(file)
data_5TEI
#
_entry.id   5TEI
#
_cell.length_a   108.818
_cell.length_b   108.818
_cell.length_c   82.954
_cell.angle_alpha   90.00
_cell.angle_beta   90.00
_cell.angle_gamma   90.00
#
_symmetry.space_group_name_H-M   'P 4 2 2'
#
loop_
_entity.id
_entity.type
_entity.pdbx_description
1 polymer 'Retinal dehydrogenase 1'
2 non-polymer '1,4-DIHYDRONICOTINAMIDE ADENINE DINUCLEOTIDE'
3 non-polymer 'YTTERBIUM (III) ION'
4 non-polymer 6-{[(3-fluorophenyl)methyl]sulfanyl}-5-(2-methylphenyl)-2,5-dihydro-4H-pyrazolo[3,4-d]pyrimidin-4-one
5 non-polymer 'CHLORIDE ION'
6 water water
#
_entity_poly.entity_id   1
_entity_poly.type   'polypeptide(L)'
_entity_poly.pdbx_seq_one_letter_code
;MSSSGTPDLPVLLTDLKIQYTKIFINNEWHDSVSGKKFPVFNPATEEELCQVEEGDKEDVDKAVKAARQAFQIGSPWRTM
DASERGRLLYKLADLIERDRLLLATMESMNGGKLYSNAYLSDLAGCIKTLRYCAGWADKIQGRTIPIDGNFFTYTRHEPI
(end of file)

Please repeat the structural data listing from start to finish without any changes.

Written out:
data_5TEI
#
_entry.id   5TEI
#
_cell.length_a   108.818
_cell.length_b   108.818
_cell.length_c   82.954
_cell.angle_alpha   90.00
_cell.angle_beta   90.00
_cell.angle_gamma   90.00
#
_symmetry.space_group_name_H-M   'P 4 2 2'
#
loop_
_entity.id
_entity.type
_entity.pdbx_description
1 polymer 'Retinal dehydrogenase 1'
2 non-polymer '1,4-DIHYDRONICOTINAMIDE ADENINE DINUCLEOTIDE'
3 non-polymer 'YTTERBIUM (III) ION'
4 non-polymer 6-{[(3-fluorophenyl)methyl]sulfanyl}-5-(2-methylphenyl)-2,5-dihydro-4H-pyrazolo[3,4-d]pyrimidin-4-one
5 non-polymer 'CHLORIDE ION'
6 water water
#
_entity_poly.entity_id   1
_entity_poly.type   'polypeptide(L)'
_entity_poly.pdbx_seq_one_letter_code
;MSSSGTPDLPVLLTDLKIQYTKIFINNEWHDSVSGKKFPVFNPATEEELCQVEEGDKEDVDKAVKAARQAFQIGSPWRTM
DASERGRLLYKLADLIERDRLLLATMESMNGGKLYSNAYLSDLAGCIKTLRYCAGWADKIQGRTIPIDGNFFTYTRHEPI